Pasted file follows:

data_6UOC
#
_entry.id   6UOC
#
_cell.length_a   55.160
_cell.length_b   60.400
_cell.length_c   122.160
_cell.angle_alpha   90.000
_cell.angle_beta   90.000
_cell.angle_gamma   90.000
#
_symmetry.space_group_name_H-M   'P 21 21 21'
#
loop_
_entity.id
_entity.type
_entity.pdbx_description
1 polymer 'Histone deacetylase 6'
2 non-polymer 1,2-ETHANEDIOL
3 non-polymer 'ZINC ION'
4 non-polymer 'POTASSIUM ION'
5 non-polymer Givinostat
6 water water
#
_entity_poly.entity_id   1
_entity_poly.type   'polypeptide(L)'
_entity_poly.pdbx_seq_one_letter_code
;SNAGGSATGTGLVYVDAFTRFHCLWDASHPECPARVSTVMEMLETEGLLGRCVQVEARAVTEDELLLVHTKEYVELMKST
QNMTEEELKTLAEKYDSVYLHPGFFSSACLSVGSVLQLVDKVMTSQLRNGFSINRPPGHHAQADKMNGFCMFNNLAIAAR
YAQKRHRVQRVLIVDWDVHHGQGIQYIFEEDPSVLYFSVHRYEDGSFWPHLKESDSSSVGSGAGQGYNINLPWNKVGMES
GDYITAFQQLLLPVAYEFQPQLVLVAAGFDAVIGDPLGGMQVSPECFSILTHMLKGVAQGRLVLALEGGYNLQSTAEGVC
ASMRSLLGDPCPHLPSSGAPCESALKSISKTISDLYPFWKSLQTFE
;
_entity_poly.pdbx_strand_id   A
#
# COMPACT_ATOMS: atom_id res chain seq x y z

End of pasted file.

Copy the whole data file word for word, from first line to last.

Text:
data_6UOC
#
_entry.id   6UOC
#
_cell.length_a   55.160
_cell.length_b   60.400
_cell.length_c   122.160
_cell.angle_alpha   90.000
_cell.angle_beta   90.000
_cell.angle_gamma   90.000
#
_symmetry.space_group_name_H-M   'P 21 21 21'
#
loop_
_entity.id
_entity.type
_entity.pdbx_description
1 polymer 'Histone deacetylase 6'
2 non-polymer 1,2-ETHANEDIOL
3 non-polymer 'ZINC ION'
4 non-polymer 'POTASSIUM ION'
5 non-polymer Givinostat
6 water water
#
_entity_poly.entity_id   1
_entity_poly.type   'polypeptide(L)'
_entity_poly.pdbx_seq_one_letter_code
;SNAGGSATGTGLVYVDAFTRFHCLWDASHPECPARVSTVMEMLETEGLLGRCVQVEARAVTEDELLLVHTKEYVELMKST
QNMTEEELKTLAEKYDSVYLHPGFFSSACLSVGSVLQLVDKVMTSQLRNGFSINRPPGHHAQADKMNGFCMFNNLAIAAR
YAQKRHRVQRVLIVDWDVHHGQGIQYIFEEDPSVLYFSVHRYEDGSFWPHLKESDSSSVGSGAGQGYNINLPWNKVGMES
GDYITAFQQLLLPVAYEFQPQLVLVAAGFDAVIGDPLGGMQVSPECFSILTHMLKGVAQGRLVLALEGGYNLQSTAEGVC
ASMRSLLGDPCPHLPSSGAPCESALKSISKTISDLYPFWKSLQTFE
;
_entity_poly.pdbx_strand_id   A
#
# COMPACT_ATOMS: atom_id res chain seq x y z